BBC Jazz Award winning saxophonist Julian Siegel embarks on a major tour in February with the Julian Siegel Jazz Orchestra celebrating his acclaimed album Tales from the Jacquard, bringing him to Southampton’s Turner Sims on the 9th.
The Orchestra features some of Julian’s favourite musicians from the UK and European scenes and presents a rare opportunity to see this hand picked, stellar line-up perform together.
The tour will feature Julian’s music for the Jazz Orchestra from the new album, from expansions and arrangements of music written for small bands to the suite commissioned by Derby Jazz composed especially for the orchestra ‘Tales from the Jacquard’ plus new arrangements and compositions written for this tour.
Julian explains: “Tales from the Jacquard’ draws inspiration from the lace-making process and the Jacquard cards, which controlled the lace knitting machines.”
His parents and family ran a lace manufacturing business in Nottingham for over 50 years. He continues: “I have clear memories of trips to the lace factory with my Dad in the 1970’s and hearing the sound of the machines – he wanted to conduct them! My Dad always had a great love for music and after work, Ellington, Basie and many more Jazz Greats would be on the turntable as well as a lot of classical music. It seemed like a natural thing to explore the lace making process to inspire new music.”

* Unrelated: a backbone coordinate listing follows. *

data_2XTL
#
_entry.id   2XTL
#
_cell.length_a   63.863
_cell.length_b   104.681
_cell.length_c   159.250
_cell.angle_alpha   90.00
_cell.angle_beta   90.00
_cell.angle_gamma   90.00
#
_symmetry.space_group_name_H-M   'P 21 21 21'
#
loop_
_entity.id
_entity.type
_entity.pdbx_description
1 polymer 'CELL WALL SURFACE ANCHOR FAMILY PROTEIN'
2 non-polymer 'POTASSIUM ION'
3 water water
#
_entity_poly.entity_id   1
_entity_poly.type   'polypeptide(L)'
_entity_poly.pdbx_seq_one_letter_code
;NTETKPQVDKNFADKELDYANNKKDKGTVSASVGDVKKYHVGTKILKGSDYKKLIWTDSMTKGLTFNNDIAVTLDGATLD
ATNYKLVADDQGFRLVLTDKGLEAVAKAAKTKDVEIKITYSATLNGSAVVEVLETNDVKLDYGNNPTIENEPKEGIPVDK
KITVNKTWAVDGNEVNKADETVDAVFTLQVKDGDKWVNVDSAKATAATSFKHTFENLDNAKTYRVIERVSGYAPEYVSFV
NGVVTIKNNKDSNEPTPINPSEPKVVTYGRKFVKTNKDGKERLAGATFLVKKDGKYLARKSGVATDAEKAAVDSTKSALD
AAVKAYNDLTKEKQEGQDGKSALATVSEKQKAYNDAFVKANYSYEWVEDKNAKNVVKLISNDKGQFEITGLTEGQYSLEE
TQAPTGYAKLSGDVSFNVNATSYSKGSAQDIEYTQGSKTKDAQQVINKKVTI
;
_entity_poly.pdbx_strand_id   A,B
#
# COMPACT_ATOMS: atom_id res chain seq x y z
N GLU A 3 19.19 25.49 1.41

Experimentation with Jacquard cards played a key role in Siegel’s compositional process – as he explains: “I was sent a single card by Cluny Lace, a long established Leavers Lace factory in the East Midlands. At the factory I saw the Jacquard machines with their sheets of punched cards transmitting the pattern to the lace machines. With more research, I was delighted to find musical possibilities within that card. The fact that each card contains numbers as well as rhythms gave me lots of musical ideas.”
Having originally translated its card language into lace, the Jacquard now informs musical construction, creating melodies, rhythms, orchestrations and harmonic structures, and this combination of jazz composition and living industrial history creates a fascinating, immersive and joyful mix.
Balancing the mathematics of the Jacquard and allowing his band improvisational freedom was a consideration: “I wrote for the improvisers in the band and tried not to prescribe the music too much and let the band play.” This translates into a hands-off approach to compositions, with ample room for improvisation built into the forms.
For tickets and more information, visit www.turnersims.co.uk
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